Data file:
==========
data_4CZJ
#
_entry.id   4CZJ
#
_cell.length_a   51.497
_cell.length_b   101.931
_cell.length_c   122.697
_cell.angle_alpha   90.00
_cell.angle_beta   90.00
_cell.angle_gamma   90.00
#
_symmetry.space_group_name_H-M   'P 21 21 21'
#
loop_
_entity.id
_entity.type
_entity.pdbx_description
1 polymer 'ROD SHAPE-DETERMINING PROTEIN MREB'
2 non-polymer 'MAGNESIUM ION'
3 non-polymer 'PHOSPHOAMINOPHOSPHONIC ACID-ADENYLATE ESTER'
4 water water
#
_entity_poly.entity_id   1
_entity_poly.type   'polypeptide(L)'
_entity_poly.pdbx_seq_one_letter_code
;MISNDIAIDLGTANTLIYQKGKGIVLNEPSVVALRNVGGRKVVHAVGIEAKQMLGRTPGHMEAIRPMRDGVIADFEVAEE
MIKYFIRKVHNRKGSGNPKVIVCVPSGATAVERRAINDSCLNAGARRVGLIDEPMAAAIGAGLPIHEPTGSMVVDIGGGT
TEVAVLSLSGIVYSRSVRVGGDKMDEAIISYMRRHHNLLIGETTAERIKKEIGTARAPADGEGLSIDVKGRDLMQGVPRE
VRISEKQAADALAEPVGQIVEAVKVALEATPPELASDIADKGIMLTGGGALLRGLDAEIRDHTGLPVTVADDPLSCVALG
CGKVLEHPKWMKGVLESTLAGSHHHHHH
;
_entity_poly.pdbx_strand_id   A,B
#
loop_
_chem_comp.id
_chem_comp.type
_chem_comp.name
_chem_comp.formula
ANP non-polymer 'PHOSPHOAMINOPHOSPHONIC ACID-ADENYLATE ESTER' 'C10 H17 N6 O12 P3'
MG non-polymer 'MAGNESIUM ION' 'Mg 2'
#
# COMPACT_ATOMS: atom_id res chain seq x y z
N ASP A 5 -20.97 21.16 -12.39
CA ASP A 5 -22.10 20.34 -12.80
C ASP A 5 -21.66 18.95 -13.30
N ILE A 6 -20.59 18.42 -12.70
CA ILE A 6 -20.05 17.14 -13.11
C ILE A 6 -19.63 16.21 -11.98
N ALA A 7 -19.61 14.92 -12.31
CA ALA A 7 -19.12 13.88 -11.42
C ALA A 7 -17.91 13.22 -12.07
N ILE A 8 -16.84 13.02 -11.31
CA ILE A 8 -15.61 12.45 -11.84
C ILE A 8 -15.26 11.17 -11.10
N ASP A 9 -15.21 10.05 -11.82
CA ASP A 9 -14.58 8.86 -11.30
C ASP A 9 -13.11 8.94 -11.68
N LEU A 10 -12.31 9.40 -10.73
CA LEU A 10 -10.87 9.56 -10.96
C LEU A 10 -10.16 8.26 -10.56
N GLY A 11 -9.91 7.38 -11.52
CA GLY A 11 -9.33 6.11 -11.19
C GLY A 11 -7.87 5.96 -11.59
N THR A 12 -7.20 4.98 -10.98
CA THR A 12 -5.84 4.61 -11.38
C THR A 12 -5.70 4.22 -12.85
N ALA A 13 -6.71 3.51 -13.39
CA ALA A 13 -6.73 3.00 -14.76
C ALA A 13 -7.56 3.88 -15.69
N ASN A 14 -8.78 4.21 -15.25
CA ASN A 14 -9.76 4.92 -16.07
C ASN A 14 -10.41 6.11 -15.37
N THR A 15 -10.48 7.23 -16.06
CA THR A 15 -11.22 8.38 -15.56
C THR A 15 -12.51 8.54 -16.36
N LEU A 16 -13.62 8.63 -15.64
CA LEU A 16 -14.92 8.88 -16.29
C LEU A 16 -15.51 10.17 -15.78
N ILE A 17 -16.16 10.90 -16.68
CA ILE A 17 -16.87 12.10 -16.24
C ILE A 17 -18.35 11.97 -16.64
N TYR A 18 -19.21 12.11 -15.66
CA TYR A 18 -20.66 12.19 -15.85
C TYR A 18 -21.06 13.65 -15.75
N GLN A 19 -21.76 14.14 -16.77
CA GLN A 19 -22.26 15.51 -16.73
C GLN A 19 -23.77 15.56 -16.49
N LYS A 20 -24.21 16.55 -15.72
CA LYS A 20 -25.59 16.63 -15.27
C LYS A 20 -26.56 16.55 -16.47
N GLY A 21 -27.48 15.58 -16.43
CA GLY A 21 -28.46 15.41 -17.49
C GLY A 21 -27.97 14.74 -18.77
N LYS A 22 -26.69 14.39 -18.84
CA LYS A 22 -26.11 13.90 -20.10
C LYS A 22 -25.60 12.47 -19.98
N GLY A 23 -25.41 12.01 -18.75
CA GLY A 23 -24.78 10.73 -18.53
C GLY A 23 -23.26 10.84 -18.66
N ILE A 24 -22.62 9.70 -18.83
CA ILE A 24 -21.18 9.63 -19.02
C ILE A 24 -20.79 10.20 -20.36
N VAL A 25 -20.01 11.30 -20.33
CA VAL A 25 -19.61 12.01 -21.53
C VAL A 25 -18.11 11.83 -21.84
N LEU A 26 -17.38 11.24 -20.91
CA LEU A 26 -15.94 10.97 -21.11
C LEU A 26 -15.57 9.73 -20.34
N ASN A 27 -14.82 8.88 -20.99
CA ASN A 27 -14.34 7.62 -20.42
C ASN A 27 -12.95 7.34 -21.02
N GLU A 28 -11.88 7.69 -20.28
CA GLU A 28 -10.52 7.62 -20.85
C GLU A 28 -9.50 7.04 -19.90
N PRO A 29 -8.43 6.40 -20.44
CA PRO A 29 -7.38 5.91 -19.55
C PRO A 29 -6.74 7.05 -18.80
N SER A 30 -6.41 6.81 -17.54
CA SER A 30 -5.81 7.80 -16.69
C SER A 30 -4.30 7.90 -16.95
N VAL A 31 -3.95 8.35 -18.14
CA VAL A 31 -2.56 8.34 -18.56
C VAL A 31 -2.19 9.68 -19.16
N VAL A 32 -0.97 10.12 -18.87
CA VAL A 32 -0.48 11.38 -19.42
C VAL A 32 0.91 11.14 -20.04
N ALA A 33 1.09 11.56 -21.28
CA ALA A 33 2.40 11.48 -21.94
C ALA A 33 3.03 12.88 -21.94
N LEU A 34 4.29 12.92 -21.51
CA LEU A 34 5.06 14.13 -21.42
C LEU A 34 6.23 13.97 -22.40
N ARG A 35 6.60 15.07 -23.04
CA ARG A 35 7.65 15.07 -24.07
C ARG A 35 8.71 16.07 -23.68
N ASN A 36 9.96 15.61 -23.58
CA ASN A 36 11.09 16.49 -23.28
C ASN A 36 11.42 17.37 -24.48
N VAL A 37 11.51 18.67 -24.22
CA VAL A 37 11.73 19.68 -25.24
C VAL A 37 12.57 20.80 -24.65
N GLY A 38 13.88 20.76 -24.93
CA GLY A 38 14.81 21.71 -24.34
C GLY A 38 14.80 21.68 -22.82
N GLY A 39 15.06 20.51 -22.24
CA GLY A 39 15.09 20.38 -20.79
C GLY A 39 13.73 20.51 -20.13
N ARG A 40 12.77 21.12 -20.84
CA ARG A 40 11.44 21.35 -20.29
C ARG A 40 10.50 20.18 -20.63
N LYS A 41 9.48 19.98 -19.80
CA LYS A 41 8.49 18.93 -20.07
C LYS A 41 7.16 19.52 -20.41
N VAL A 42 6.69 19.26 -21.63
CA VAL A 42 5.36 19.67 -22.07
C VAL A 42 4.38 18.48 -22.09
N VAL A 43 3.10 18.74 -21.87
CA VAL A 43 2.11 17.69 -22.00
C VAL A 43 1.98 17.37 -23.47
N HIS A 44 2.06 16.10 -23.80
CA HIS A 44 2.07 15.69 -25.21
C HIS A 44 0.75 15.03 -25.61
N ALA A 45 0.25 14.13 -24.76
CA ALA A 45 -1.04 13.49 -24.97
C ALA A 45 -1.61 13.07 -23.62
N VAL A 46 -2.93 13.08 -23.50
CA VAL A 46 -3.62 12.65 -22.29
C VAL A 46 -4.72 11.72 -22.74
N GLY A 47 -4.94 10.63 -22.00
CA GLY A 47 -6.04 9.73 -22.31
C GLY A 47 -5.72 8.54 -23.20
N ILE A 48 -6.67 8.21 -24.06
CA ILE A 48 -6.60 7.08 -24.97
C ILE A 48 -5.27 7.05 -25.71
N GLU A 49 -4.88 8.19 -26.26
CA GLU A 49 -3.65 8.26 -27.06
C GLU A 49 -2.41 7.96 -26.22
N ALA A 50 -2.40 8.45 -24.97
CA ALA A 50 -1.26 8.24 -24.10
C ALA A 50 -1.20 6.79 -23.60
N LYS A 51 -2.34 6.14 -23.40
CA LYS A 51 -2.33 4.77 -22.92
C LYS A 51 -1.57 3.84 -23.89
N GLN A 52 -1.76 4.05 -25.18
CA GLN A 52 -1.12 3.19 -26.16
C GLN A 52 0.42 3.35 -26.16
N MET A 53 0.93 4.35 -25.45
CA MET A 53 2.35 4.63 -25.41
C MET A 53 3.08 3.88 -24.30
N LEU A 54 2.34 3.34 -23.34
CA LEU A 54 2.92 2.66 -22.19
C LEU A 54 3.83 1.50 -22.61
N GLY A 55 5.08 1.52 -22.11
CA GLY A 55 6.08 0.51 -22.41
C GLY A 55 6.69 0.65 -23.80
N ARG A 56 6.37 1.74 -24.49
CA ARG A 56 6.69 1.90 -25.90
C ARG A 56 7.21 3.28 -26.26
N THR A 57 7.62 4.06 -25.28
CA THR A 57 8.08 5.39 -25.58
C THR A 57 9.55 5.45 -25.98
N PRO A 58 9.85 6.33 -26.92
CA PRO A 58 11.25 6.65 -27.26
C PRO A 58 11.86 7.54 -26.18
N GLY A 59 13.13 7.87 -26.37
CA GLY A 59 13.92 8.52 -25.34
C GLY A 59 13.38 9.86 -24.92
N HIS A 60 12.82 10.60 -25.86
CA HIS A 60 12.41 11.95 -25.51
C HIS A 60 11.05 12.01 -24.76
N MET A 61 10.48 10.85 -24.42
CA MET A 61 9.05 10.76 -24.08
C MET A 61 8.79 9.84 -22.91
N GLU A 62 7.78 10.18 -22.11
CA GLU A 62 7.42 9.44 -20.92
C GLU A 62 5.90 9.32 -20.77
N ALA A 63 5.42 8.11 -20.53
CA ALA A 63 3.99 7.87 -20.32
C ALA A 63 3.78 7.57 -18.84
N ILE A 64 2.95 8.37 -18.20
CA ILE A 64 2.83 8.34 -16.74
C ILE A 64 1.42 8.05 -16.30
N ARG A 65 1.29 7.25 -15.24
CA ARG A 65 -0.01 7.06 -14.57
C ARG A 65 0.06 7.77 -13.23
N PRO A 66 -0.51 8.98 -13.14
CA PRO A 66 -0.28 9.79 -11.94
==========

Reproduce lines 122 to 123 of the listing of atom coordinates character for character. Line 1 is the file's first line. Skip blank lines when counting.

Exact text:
CA VAL A 31 -2.56 8.34 -18.56
C VAL A 31 -2.19 9.68 -19.16